Like I said, this was definitely not one of Jetlag Productions' finest hours. The storyline is very weak and though it was simplified to be suitable for children, I doubt it could hold the attention of any child for too long. The story remains hard to follow for younger audiences and the fairy-tale ending of the story may disappoint adults. The animation isn't better or worse than any other Jetlag Productions film, though it does get sort of repetitive sometimes, just like in Alice in Wonderland (1995). The best thing about this film is, without a doubt, the songs. The Hunchback of Notre Dame is true to Jetlag's rule of three songs per animated film, and there was no disappointment for me here. The opening song, "Pity not Quasimodo" may be a bit too short, but opens the film nicely with the message that Quasimodo was not to be pitied despite his appearance, for he had a noble heart and was good inside; the second song, my favorite, "Queen of My Heart" expresses the inner beauty and kindness of the gypsy girl Esmeralda, who is of admiration to many men, both good and bad. Finally, the ending credits song, "Love is Everything", reminds me of other Jetlag Productions songs with a message of true love in the style of "Follow Your Heart" (Sleeping Beauty, 1995) and "A Little Bit of Magic" (Snow White, 1996). In the end, Jetlag Productions' The Hunchback of Notre Dame doesn't compare favorably to Disney's animated film in terms of animation; it is as equally mediocre in terms of story and features its own collection of sweet songs to make the film enjoyable. I won't recommend this 45-minute animated film to the very young as I usually do with these films, but for a slightly older audience, for this is a more mature story even if simplified for the kids.

Little Red Riding Hood [DVD]
Little Red Riding Hood [DVD]
Dvd ~ Joanne Lee

8 of 8 people found the following review helpful
5.0 out of 5 stars A fun-filled animated adventure with good morals and characters!, 29 Sept. 2007
This review is from: Little Red Riding Hood [DVD] (DVD)
Little Red Riding Hood, produced by Jetlag Productions in 1995 is one of the few animated versions of this classic story that I've ever seen, in fact, the only other one I have seen was a Nippon Animation production, which was very cute, but I don't remember it too well. This will probably not be regarded as any sort of masterpiece of animation or a film with production values that will appeal to older audiences, but for me, the film was enjoyable from beginning to end. It is without a doubt one of the finest animated releases to come out of the Jetlag Productions studio, as opposed to rather disappointing outputs such as Jungle Book (1996). The character design here is really well done, and differs from what I'm accustomed to seeing from the studio. The faces are appealing and the leading protagonist is well drawn and nicely animated, too.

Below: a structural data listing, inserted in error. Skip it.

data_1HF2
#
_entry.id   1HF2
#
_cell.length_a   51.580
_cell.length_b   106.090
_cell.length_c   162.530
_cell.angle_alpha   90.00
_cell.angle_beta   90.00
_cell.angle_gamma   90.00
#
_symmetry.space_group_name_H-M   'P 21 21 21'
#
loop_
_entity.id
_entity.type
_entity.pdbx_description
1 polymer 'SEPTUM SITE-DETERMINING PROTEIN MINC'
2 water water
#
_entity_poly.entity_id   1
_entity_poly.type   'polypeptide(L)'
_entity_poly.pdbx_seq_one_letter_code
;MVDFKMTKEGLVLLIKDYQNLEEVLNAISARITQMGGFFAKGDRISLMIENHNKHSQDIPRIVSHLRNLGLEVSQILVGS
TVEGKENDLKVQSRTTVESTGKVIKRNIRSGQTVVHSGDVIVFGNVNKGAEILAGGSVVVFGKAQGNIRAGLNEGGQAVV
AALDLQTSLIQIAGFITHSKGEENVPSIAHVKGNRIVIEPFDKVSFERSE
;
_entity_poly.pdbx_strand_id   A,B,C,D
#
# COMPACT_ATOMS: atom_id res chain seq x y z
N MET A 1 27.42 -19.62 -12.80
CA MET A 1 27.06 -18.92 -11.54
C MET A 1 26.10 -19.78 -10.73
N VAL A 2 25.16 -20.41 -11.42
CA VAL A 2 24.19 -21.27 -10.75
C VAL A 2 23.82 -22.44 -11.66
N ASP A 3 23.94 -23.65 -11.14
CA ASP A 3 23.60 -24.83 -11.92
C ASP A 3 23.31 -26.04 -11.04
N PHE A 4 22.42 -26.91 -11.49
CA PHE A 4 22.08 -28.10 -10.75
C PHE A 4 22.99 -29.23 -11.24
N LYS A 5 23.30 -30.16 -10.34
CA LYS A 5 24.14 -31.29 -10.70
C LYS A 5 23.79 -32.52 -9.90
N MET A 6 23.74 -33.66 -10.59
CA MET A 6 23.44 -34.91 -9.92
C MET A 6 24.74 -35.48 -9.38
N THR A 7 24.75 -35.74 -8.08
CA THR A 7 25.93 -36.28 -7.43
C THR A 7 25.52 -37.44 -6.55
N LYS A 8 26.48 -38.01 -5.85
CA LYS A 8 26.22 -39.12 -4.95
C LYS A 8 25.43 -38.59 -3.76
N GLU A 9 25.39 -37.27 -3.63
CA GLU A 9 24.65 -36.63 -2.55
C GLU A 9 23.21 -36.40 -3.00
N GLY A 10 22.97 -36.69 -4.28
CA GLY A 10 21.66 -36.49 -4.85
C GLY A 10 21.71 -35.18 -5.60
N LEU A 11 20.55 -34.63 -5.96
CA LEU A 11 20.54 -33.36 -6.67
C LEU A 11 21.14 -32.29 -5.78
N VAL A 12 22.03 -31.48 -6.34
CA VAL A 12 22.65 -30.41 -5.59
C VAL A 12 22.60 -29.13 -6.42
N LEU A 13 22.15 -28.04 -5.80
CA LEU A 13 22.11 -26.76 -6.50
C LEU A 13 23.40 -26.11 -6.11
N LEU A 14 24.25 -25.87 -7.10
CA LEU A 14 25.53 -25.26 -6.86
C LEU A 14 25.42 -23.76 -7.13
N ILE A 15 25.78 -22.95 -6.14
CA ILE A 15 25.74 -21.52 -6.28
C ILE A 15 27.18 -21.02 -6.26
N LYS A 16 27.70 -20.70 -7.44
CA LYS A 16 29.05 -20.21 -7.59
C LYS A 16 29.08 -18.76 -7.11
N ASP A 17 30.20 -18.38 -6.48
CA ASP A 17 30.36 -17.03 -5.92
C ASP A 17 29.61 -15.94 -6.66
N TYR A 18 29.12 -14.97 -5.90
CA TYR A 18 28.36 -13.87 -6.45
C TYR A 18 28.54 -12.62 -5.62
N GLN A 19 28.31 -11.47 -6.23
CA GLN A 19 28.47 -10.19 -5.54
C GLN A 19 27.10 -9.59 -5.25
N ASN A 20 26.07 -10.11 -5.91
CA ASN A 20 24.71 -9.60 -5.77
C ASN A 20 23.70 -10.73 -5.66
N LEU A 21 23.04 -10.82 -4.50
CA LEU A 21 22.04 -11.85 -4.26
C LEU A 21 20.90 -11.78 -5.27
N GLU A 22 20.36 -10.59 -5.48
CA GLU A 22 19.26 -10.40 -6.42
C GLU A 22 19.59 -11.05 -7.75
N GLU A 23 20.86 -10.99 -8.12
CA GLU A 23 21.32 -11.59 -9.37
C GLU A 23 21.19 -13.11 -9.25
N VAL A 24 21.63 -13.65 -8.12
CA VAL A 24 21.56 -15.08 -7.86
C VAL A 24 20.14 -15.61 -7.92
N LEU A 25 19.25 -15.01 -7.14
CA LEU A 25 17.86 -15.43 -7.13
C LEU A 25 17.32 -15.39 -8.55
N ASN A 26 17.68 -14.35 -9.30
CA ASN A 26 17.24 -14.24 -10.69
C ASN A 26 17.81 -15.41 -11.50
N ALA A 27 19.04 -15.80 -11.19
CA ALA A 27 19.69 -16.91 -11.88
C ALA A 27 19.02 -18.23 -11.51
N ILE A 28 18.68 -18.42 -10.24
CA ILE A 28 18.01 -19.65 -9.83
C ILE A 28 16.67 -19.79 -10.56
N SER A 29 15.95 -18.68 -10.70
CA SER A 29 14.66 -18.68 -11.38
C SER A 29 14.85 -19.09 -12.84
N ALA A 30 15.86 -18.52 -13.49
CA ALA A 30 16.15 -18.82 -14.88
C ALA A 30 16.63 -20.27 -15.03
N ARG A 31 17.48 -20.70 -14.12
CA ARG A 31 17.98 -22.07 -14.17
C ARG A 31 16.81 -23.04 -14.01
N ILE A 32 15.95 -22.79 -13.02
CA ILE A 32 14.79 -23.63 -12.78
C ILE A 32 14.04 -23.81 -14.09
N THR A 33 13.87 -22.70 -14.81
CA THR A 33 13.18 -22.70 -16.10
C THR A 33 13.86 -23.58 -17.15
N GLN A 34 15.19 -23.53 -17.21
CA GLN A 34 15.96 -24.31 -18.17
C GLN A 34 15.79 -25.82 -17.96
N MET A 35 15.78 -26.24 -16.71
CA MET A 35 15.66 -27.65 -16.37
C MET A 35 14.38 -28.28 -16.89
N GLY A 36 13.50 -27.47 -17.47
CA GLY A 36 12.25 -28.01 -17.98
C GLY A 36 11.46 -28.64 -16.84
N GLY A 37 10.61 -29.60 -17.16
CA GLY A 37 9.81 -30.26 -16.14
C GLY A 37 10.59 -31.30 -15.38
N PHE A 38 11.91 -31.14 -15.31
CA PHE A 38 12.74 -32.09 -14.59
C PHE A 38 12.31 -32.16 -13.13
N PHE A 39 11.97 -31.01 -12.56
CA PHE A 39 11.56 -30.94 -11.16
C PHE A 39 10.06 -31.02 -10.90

Little Red Riding Hood was inspired by Charles Perrault's version of the classic fairy tale. It tells the story of a little girl who is known as "Little Red Riding Hood" for she is often wearing a red hood made for her by her beloved grandmother. One day, her grandmother is ill and Little Red Riding Hood's mother asks her to take a large basket full of eating goods to the old woman. She warns her daughter to walk straight to her grandmother's house without stopping to play with her friends or without speaking to strangers. Little Red Riding Hood tells her mother not to worry and soon is on her way. On the long path to her grandmother's house, Little Red Riding Hood finds several animals in need of some sort of help and she gladly stops by to help them, but she also encounters a number of strange people she had never seen before who seem to be very curious about where she's headed to and who she's going to visit. Little Red Riding Hood has no idea that those people are in fact the mean wolf who's lurking around in the woods, very hungry for a little girl and her grandmother to have for lunch. Like in the classic fairy tale, Little Red Riding Hood forgets her mother's advise and risks getting herself and her grandmother eaten by the wolf. It'll take a bit of cleverness and the help of her new animal friends to save them both.

This little film was definitely a very sweet Jetlag Productions film, in fact, it is one of the few that can stand up along Diane Eskenazi's 1992 series of Golden Films animated classics. There were very little disappointments here, I can hardly think of any at all. The animation quality, which is usually a given let down due to being inferior, is actually pretty well carried out here, the characters move swiftly and gracefully through the scenes and the backgrounds are lovely and colorful; there's a good variety of colors, flowery landscapes and well drawn characters. This is definitely an improvement over many of the direct-to-video sequels to come out of the famous Walt Disney studio. The songs are neither grand nor disappointing, they may not be among the finest Jetlag songs, but they are sweet and catchy. The opening and closing song, "Made with Love" is a very sweet song describing the relationship between Little Red Riding Hood and her grandmother, while "Whistle and I'll Be There" is sweet, soft and pleasant to listen to; the last of the songs, "We're a Team" is a catchy tune expressing the effectiveness of teamwork and of helping out when you can. That brings me to another highlight from this animated tale: the good messages. It is filled, from beginning to end, with good, positive messages about helping others and lending a hand, as well as of being cautious of strangers, at the same time, showing that making strangers your friends can have good rewards, since it is implied that Little Red Riding Hood and her new animal friends were strangers prior to this cute little adventure. I can definitely not think of anything disappointing about this production, I cannot judge the voices for I saw the film with a Castilian dub. To wrap us up, this is definitely a good animated adventure that kids and parents can enjoy together, it is nicely done and teaches good morals. Highly recommended!